Literary Pamphlets Chiefly Relating to Poetry from Sidney to Byron: Introduction. I. Johnson's preliminary essay - 'On the origin and importance of small tracts and fugitive pieces'. II. Sidney's 'An apologie for poetrie'. III. Campion's 'Obeservations in the art of English poesie'. IV. Daniel's 'A defence of ryme'. V. Swift's 'The importance of the "Guardian" considered'
Kegan Paul, Trench, Trübner, 1897 - English poetry
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abuse accent Aeneas alwayes Areopagitica argument Aristotle auncient Bailiff called Campion's Cicero conceit Dactile delight Dimeter dooth doth Dunkirk eare English Tory Epigramme example excellent eyther farre fault fayned Gabriel Harvey Greekes Guardian Harleian Miscellany hath haue heere Herodotus honor Horace Iambick imitate indeede Ironside iudgement kinde language last sillable Latine learning Majesty maketh matter memory mooved Musick Musophilus naturall nature neuer never numbers observe pamphlet passions Philosopher Plato Plutarch Poem Poesie poeticall Poetrie Poets Pope prayse Prince printed prose Queen reason Rime Ryme sayd selfe shew short Sidney sith Sophocles speake Spondee Steele Swift teach teacheth tell theyr things Thomas Campion thou tion toong Tracts Tragedy Trochaick Trochy truly truth Tugghe verse vertue Vide Steele's Letter vpon wherein Whigs words worthy writing Xenophon yeeld yeeres
Page 93 - ... cometh to you with words set in delightful proportion, either accompanied with, or prepared for, the well enchanting skill of music; and with a tale forsooth he cometh unto you, with a tale which holdeth children from play, and old men from the chimney corner.
Page 73 - I speak to show that it is not riming and versing that maketh a poet — no more than a long gown maketh an advocate, who, though he pleaded in armor, should be an advocate and no soldier...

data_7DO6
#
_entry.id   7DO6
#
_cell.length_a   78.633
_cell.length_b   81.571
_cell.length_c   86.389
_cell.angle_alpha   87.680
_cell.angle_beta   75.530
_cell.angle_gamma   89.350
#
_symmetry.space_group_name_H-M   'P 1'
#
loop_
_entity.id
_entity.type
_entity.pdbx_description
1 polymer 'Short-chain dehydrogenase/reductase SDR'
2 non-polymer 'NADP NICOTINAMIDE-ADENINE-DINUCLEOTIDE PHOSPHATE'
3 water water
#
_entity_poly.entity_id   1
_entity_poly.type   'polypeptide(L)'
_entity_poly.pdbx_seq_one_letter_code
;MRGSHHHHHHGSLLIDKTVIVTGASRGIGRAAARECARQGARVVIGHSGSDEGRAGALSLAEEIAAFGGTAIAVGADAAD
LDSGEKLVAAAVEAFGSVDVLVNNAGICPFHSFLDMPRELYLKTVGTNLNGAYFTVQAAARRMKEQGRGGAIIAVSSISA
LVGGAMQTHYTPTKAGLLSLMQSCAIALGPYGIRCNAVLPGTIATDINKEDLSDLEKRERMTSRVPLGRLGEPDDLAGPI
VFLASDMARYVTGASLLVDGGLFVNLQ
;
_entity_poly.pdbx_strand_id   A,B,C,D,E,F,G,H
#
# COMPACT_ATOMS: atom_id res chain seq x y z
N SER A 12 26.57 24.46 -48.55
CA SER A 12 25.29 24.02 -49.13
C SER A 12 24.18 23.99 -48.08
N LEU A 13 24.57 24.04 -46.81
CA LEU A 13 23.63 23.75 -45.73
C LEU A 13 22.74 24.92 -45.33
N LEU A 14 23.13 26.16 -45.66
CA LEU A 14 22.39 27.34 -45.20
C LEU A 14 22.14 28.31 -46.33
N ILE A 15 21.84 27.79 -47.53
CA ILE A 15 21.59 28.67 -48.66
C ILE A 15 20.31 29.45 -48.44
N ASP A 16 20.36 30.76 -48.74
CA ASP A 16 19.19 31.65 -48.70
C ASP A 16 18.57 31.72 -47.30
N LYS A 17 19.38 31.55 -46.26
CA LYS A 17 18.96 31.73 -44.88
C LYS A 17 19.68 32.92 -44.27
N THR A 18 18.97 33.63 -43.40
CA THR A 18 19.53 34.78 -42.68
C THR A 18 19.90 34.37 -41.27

Page 72 - For these third be they which most properly do imitate to teach and delight; and to imitate borrow nothing of what is, hath been, or shall be ; but range, only reined with learned discretion, into the divine consideration of what may be and should be.
Page 67 - Nature bringeth forth, or, quite a newe, formes such as never were in Nature, as the Heroes, Demigods, Cyclops, Chimeras, Furies, and such like: so as hee goeth hand in hand with Nature, not inclosed within the narrow warrant of her guifts, but freely ranging onely within the Zodiack of his owne wit.
Page 59 - And first, truly, to all them that professing learning inveigh against Poetry may justly be objected, that they go very near to ungratefulness, to seek to deface that which, in the noblest nations and languages that are known, hath been the first light-giver to ignorance, and first nurse, whose milk by little and little enabled them to feed afterwards of tougher knowledges.
Page 61 - Muses ; and both he and all the rest that followed him either stole or usurped of Poetry their passionate describing of passions, the many particularities of battles, which no man could affirm, or, if that be denied me, long orations put in the mouths of great kings and captains, which it is certain they never pronounced.
Page 96 - ... a spender starve. In the end, to be short (for the tale is notorious, and as notorious that it was a tale), with punishing the belly they plagued themselves. This applied by him wrought such effect in the people, as I never read that ever words brought forth but then so sudden and so good an alteration ; for upon reasonable conditions a perfect reconcilement ensued.
Page 143 - I do not doubt, when Antonius and Crassus, the great forefathers of Cicero in eloquence, the one (as Cicero testifieth of them) pretended not to know...
Page 92 - For he doth not only show the way, but giveth so sweet a prospect into the way as will entice any man to enter into it. Nay, he doth, as if your journey should lie through a fair vineyard, at the very first give you a cluster of grapes, that full of that taste you may long to pass further.